ring the progress of this battle on the right, Rodes' division of Ewell's corps had been fiercely ef battle did fall almost in their tracks. General Rodes' expression, His dead lay in a distinctly oo sorely smitten to advance, they did, as General Rodes says, fight and die like heroes. When theay, that entered the angle suffered severely. Rodes, in his report, speaks of it as a murderous end, the action was becoming more general. General Rodes' report gives a succinct account of what fn its front, and the Federal line swung back. Rodes followed the enemy into Gettysburg. Two of hing three prepared for the attack. Early's and Rodes' divisions were to co-operate in this movements hill in the attack just described, Early and Rodes should assault Cemetery hill. Rodes failed toRodes failed to get there in time, but it was through no fault of that resolute, skillful and energetic soldier, fe sent unasked by Hancock, and the failure of Rodes to co-operate with Early, caused the attack to[1 more...]
e made painfully aware of their capture without the possibility of being able to go to their relief. Eight hundred and forty-seven men of this brigade were thus made prisoners. Capt. Joseph Graham's North Carolina battery, posted on the Confederate side of the river, made continuous efforts to direct a successful fire upon the assailants of its comrades across the river. On this same date, the Federals succeeded in crossing the Rappahannock at Kelly's ford notwithstanding the efforts of Rodes' division, which was guarding several fords along the river, to prevent it. The troops most actively engaged at Kelly's ford were the Second North Carolina, commanded at the opening of the affair by Colonel Cox, then, upon that officer's being wounded, by Lieutenant-Colonel Stallings, and the Thirtieth North Carolina, Lieutenant-Colonel Sillers commanding. Colonel Sillers also received a terrible wound. The North Carolina losses in these engagements were: killed, 6; wounded, 109. The mo
gle, similar bravery was shown. General Ewell's report clearly shows the service of the North Carolinians there. He says: Their main effort was evidently against Rodes' position to the left of the angle, and here the fighting was of the most desperate character. General Rodes moved Daniel's brigade (all North Carolinians) from General Rodes moved Daniel's brigade (all North Carolinians) from its works to meet the enemy. General Kershaw extended so as to allow Ramseur (North Carolina brigade) to be withdrawn, and as Daniel's right was unprotected, Ramseur was sent in there. He retook the works to Daniel's right along his whole brigade front by a charge of unsurpassed gallantry, but the salient was still held by the eny, but the latter courageously remained on the field. General Ramseur in his report thus describes the part his brigade took in this most gallant movement: Major-General Rodes ordered me to check the enemy's advance and drive him back. To do this, I formed my brigade in a line parallel to the two lines of works (which the enemy h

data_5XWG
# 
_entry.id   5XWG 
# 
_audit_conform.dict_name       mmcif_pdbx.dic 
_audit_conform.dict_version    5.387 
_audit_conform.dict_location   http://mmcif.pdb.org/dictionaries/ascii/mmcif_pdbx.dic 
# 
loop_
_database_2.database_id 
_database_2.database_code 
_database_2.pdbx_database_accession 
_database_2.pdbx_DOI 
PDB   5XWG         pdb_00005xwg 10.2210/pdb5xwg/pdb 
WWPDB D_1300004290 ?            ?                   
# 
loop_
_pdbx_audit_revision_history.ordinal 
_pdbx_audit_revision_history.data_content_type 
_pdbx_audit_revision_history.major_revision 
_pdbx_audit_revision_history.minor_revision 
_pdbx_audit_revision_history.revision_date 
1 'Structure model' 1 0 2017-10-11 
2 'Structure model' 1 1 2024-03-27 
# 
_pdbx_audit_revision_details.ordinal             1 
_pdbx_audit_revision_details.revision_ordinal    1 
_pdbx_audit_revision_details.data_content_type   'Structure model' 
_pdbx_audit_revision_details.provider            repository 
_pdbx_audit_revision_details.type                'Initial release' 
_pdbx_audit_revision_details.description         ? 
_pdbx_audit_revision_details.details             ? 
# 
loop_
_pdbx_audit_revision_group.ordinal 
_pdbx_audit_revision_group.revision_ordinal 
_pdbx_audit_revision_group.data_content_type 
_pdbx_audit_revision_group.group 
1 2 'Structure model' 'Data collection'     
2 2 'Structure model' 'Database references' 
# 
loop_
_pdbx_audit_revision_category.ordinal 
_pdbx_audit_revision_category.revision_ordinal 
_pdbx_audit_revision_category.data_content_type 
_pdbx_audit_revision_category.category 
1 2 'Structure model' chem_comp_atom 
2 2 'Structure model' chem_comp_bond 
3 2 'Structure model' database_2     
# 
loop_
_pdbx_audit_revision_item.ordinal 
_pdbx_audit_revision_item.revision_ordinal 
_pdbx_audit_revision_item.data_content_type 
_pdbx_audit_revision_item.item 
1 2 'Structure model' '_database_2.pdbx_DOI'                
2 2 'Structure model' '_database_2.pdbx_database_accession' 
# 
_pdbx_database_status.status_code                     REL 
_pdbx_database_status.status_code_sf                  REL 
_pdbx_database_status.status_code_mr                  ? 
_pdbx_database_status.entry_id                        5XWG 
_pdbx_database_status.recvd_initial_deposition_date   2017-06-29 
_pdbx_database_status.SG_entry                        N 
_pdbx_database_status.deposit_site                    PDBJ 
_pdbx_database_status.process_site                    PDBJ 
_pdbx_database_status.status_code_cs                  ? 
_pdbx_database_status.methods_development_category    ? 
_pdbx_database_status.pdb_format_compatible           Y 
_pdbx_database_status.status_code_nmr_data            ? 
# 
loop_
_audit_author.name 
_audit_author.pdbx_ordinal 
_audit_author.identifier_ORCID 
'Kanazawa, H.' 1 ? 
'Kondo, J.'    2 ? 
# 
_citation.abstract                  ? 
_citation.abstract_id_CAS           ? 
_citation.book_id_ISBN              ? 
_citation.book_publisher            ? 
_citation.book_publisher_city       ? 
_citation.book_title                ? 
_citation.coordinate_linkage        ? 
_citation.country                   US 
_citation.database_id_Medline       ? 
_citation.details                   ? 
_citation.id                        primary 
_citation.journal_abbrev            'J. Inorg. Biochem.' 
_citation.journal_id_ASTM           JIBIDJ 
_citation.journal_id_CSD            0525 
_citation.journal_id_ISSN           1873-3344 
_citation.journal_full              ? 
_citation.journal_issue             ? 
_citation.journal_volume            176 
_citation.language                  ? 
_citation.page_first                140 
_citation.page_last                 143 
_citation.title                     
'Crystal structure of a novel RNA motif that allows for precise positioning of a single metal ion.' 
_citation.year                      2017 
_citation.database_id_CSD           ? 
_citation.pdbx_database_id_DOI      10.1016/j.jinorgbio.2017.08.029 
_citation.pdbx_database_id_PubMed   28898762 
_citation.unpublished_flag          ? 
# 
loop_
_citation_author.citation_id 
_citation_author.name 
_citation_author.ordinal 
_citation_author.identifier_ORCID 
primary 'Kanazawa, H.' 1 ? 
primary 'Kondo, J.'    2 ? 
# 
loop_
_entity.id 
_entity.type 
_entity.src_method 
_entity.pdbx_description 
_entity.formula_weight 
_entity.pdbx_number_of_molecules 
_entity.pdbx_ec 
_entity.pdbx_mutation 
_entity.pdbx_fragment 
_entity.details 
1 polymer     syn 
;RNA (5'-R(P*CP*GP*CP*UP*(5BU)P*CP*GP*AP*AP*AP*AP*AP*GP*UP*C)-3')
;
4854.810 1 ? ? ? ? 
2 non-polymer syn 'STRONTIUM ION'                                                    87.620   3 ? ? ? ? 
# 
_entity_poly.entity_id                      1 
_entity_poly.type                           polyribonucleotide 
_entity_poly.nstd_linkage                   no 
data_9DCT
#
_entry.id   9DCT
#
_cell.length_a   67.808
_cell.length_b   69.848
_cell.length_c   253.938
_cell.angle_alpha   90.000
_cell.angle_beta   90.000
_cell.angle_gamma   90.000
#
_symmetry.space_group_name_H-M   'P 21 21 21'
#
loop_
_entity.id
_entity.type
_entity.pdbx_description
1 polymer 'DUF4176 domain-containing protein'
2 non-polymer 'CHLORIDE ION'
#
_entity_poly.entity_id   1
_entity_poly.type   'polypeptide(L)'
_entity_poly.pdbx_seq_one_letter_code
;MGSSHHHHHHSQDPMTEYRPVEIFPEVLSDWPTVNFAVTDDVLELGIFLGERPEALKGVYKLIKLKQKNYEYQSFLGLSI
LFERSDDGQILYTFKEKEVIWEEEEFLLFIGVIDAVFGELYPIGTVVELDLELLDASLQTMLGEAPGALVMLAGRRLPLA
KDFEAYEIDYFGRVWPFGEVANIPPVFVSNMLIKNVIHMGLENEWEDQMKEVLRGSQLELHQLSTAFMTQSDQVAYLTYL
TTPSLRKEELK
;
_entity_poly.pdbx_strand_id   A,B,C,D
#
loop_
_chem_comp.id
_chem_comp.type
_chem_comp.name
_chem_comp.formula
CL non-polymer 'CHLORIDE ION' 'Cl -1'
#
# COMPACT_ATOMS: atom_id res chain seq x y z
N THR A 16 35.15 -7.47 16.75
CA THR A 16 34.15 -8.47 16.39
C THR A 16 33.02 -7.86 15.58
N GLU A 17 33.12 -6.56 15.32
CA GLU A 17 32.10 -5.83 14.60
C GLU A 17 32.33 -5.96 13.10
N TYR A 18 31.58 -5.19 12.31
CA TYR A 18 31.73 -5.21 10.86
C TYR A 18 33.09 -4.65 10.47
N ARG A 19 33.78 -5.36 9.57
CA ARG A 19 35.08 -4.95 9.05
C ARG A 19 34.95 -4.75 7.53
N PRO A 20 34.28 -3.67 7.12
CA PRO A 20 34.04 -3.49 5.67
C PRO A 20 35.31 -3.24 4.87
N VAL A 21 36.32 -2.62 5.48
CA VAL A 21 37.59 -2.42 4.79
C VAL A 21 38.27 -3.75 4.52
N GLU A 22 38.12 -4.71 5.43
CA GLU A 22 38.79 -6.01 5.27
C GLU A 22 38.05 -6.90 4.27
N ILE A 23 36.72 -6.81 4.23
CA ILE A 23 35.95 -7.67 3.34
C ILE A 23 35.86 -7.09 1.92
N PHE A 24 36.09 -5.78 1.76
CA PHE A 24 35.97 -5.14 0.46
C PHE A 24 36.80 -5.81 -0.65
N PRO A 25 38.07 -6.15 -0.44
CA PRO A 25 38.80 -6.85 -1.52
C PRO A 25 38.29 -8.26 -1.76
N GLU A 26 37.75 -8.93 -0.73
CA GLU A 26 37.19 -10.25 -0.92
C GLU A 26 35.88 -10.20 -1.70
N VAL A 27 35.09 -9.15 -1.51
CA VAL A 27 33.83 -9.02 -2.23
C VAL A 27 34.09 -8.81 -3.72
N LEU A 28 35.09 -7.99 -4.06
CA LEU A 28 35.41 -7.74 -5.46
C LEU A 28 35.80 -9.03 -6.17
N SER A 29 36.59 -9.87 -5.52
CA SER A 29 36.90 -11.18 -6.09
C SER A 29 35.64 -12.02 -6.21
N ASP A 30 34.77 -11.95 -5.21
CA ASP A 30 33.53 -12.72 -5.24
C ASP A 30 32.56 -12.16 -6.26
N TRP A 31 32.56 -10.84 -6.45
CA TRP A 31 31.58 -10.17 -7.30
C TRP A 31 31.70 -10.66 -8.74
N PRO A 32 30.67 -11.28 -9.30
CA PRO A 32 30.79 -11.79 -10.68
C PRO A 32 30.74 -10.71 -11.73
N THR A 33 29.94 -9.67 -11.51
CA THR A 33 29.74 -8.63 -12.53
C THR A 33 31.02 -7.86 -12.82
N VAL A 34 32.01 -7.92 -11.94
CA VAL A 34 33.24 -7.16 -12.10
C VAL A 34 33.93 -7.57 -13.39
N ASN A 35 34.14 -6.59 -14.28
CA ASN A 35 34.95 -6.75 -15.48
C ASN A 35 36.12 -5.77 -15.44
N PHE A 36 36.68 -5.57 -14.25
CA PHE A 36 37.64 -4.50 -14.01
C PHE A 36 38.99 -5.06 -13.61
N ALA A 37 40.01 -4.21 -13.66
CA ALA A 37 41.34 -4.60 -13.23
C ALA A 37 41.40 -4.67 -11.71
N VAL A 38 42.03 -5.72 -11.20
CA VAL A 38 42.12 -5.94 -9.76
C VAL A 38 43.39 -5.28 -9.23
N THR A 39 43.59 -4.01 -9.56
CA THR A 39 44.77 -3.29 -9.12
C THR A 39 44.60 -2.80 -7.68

afternoon of the 2d, the divisions of Gordon, Rodes and Heth were ordered to move down the front oce, since famous as the author of Ben Hur. General Rodes' division, including the brigades of Grimeitering force from the city was driven back by Rodes' advance guard. On the morning of the 17th,h, Col. W. A. Owens was killed in a skirmish. Rodes' division, however, drove the Federal advance ffair. At the battle of Kernstown, it fell to Rodes' lot to follow the enemy's flight for some miler found General Early's forces much divided. Rodes was at Stephenson's depot, Breckinridge and Go,000 men, from daylight until 10 o'clock, when Rodes and Gordon arrived. Of course, Ramseur could been aware that his division was there alone. Rodes and Gordon came in on Ramseur's left, and wereve everything before them. In the charge, General Rodes, one of the most promising officers and acColonel Thruston. General Ramseur succeeded Rodes in command of his veteran division, and Pegram[1 more...]
sylvania campaign he and his men were transferred to Rodes' division, Ewell's corps, army of Northern Virginia,ctive fight in a flank movement upon the enemy, General Rodes declared: You have saved Ewell's corps, and shalnt. This regiment and the Twenty-third were both in Rodes' gallant division, which was in the front of Jacksonegiment was in the brigade of Gen. Junius Daniel, of Rodes' division and Ewell's corps. On June 10, 1863, Eweltwo days later reached Cedarville, whence Ewell sent Rodes and Jenkins to capture Martinsburg, while he with Eachester. On June 14th Ewell captured Winchester and Rodes captured Martinsburg. The valley was thus cleared oville he led the advance of the division, then under Rodes, and in the fight on Sunday was conspicuous for detethe town. His skill and gallantry were commended by Rodes and Ewell. During the terrific fighting of May, 186fered a reverse at Winchester in July, though as General Rodes testified, he acted most heroically, and as usua